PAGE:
Over 25,000 people across Lincolnshire have signed petitions against the closure of their libraries, as the County Council’s closure plans consultation ends.
Lincolnshire County Council plans to close 32 of 45 libraries in the county, leading to some 170 job losses, in order to obtain some £2 million savings.
More than 5,000 signatures for petitions have been handed in by campaigners on Monday, September 30, at County Hall in Lincoln.
The Assistant Headteacher of Priory Academy LSST in Lincoln, Nick Brown, also handed in 1,500 consultation forms filled in by pupils at the school.
More petitions for individual local libraries have been handed in previously, while an online petition gathered 3,009 names and 900 comments.
Lincolnshire County Council also hosted its own consultation on the plans, which garnered around 3,500 responses.
In total, 30 communities have come forward to keep their libraries open using volunteer services, of which Lincolnshire Co-operative offered to save six libraries.
County Councillor Nick Worth, Executive Member for Libraries, said: “We’ve had some valuable feedback to date. Around 3,500 responses have been sent in, as well as a number of letters and emails.
“Despite the continuing decline in usage, we know there are still people who are passionate about libraries. And their views will be taken into consideration alongside those of everyone else who responds to our consultation.
“So far 30 communities have been in touch about taking on their local library, which suggests there is an appetite for getting more involved in running the service.
“The next stage will be to analyse the responses that have come in before a final decision is taken towards the end of the year.”
A scrutiny committee has been set for December 2, with the council’s Executive making a final decision on the matter on December 3.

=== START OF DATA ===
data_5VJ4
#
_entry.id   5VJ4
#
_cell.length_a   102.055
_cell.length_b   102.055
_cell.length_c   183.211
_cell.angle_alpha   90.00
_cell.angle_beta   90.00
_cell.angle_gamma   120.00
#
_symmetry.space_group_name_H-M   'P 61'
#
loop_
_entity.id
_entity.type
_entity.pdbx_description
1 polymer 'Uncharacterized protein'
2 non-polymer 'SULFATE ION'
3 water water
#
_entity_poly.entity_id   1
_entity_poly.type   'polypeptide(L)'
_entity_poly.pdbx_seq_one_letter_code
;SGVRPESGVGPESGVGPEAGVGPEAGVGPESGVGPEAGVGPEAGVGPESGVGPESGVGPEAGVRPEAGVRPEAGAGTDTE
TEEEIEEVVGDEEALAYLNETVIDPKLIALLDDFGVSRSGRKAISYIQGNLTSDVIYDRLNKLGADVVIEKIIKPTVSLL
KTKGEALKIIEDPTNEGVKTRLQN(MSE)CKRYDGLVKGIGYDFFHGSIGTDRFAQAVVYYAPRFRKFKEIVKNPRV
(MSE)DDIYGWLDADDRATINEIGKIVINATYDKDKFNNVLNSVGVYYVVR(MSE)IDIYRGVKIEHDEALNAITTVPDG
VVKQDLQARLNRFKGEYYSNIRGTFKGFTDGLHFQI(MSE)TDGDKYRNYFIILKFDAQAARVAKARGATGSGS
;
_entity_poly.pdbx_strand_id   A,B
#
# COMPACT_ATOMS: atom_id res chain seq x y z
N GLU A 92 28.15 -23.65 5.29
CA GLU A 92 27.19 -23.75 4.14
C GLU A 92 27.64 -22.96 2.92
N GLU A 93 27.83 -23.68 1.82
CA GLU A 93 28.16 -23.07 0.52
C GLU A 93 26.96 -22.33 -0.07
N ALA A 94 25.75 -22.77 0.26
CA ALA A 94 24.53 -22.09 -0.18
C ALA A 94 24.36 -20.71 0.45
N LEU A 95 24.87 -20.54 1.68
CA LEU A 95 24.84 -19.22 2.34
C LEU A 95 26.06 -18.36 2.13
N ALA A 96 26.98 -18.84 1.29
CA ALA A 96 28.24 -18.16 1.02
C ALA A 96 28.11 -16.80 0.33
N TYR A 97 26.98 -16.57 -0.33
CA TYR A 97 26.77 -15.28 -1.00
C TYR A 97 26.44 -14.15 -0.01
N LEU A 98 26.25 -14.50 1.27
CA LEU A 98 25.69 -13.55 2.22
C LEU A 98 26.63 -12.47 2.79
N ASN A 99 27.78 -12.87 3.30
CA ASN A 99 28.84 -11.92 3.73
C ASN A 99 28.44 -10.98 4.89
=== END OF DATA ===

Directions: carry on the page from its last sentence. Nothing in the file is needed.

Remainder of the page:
Meanwhile, Save Lincolnshire Libraries campaigners spoke to Ian Stringer, who has been awarded a Honorary Fellow Chartered Institute of Library and Information Professionals for services to mobile libraries around the world.
Ian Stringer commented on the planned closures for the county: “I have personally had to deal with shutting down libraries. In all cases this saved far less than anticipated. Making staff redundant can cost lots in redundancy payments.
“In my own case the final equation was that they actually paid me more in redundancy than I would have received in the last two years of my employment. They also incurred the costs of tribunals and medical examinations.
“On top of that a closed library doesn’t go away. If sold the profit goes into the estates department, if unsold the library service has to continue maintaining it and there’s no budget for it.”
He added: “Councils always think of cutting library staff to save money. They use volunteers to replace the library staff, but why not use volunteers to say clean the library, do the finances, handle human resources etc?
“When you see a library in a village next to a pub and say a post office, what makes it a library is the staff and books not the cleaners, plumbers, finance people. Keep the core people and get volunteers for the rest.”